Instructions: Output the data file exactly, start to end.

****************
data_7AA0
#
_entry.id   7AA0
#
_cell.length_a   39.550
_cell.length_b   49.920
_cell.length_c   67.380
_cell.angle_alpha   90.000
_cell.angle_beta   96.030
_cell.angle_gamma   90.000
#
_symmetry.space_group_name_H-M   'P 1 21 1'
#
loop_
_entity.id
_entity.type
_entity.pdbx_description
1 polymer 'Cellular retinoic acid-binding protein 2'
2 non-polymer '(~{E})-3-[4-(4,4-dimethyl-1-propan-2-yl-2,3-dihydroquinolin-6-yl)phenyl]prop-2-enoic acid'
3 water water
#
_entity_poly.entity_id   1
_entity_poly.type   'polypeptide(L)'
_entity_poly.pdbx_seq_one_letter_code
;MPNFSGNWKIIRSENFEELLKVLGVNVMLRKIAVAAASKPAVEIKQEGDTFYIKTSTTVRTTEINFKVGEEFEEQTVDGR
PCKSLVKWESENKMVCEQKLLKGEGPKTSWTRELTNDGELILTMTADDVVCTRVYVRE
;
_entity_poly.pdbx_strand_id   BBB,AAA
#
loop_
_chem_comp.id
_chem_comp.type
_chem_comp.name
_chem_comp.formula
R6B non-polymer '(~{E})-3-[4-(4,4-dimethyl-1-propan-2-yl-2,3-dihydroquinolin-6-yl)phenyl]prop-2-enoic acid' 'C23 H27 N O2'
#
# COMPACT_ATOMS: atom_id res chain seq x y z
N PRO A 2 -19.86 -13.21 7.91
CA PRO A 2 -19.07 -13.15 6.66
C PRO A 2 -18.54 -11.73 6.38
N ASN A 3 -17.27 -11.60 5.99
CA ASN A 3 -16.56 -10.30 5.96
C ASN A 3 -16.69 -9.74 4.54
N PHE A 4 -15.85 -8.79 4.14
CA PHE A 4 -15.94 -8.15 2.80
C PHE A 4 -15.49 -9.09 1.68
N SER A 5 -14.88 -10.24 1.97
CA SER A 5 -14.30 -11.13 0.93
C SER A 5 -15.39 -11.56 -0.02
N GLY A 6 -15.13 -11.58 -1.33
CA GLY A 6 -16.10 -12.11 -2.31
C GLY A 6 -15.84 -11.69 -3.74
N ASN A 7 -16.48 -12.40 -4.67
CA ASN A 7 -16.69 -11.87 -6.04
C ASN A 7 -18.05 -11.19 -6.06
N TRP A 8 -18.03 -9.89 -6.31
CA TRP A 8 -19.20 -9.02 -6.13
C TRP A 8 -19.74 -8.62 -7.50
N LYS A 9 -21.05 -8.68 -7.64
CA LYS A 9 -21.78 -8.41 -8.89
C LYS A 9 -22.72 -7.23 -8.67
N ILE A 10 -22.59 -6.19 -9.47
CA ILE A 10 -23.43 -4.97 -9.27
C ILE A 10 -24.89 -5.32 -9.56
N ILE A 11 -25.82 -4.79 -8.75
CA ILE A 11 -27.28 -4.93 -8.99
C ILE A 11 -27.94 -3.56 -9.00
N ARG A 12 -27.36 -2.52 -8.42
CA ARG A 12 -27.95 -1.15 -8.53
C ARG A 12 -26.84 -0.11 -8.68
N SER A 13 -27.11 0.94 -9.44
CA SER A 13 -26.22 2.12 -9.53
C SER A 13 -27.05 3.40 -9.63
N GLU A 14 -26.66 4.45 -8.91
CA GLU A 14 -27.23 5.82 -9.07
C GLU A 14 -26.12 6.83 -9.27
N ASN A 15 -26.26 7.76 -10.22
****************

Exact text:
data_7AA0
#
_entry.id   7AA0
#
_cell.length_a   39.550
_cell.length_b   49.920
_cell.length_c   67.380
_cell.angle_alpha   90.000
_cell.angle_beta   96.030
_cell.angle_gamma   90.000
#
_symmetry.space_group_name_H-M   'P 1 21 1'
#
loop_
_entity.id
_entity.type
_entity.pdbx_description
1 polymer 'Cellular retinoic acid-binding protein 2'
2 non-polymer '(~{E})-3-[4-(4,4-dimethyl-1-propan-2-yl-2,3-dihydroquinolin-6-yl)phenyl]prop-2-enoic acid'
3 water water
#
_entity_poly.entity_id   1
_entity_poly.type   'polypeptide(L)'
_entity_poly.pdbx_seq_one_letter_code
;MPNFSGNWKIIRSENFEELLKVLGVNVMLRKIAVAAASKPAVEIKQEGDTFYIKTSTTVRTTEINFKVGEEFEEQTVDGR
PCKSLVKWESENKMVCEQKLLKGEGPKTSWTRELTNDGELILTMTADDVVCTRVYVRE
;
_entity_poly.pdbx_strand_id   BBB,AAA
#
loop_
_chem_comp.id
_chem_comp.type
_chem_comp.name
_chem_comp.formula
R6B non-polymer '(~{E})-3-[4-(4,4-dimethyl-1-propan-2-yl-2,3-dihydroquinolin-6-yl)phenyl]prop-2-enoic acid' 'C23 H27 N O2'
#
# COMPACT_ATOMS: atom_id res chain seq x y z
N PRO A 2 -19.86 -13.21 7.91
CA PRO A 2 -19.07 -13.15 6.66
C PRO A 2 -18.54 -11.73 6.38
N ASN A 3 -17.27 -11.60 5.99
CA ASN A 3 -16.56 -10.30 5.96
C ASN A 3 -16.69 -9.74 4.54
N PHE A 4 -15.85 -8.79 4.14
CA PHE A 4 -15.94 -8.15 2.80
C PHE A 4 -15.49 -9.09 1.68
N SER A 5 -14.88 -10.24 1.97
CA SER A 5 -14.30 -11.13 0.93
C SER A 5 -15.39 -11.56 -0.02
N GLY A 6 -15.13 -11.58 -1.33
CA GLY A 6 -16.10 -12.11 -2.31
C GLY A 6 -15.84 -11.69 -3.74
N ASN A 7 -16.48 -12.40 -4.67
CA ASN A 7 -16.69 -11.87 -6.04
C ASN A 7 -18.05 -11.19 -6.06
N TRP A 8 -18.03 -9.89 -6.31
CA TRP A 8 -19.20 -9.02 -6.13
C TRP A 8 -19.74 -8.62 -7.50
N LYS A 9 -21.05 -8.68 -7.64
CA LYS A 9 -21.78 -8.41 -8.89
C LYS A 9 -22.72 -7.23 -8.67
N ILE A 10 -22.59 -6.19 -9.47
CA ILE A 10 -23.43 -4.97 -9.27
C ILE A 10 -24.89 -5.32 -9.56
N ILE A 11 -25.82 -4.79 -8.75
CA ILE A 11 -27.28 -4.93 -8.99
C ILE A 11 -27.94 -3.56 -9.00
N ARG A 12 -27.36 -2.52 -8.42
CA ARG A 12 -27.95 -1.15 -8.53
C ARG A 12 -26.84 -0.11 -8.68
N SER A 13 -27.11 0.94 -9.44
CA SER A 13 -26.22 2.12 -9.53
C SER A 13 -27.05 3.40 -9.63
N GLU A 14 -26.66 4.45 -8.91
CA GLU A 14 -27.23 5.82 -9.07
C GLU A 14 -26.12 6.83 -9.27
N ASN A 15 -26.26 7.76 -10.22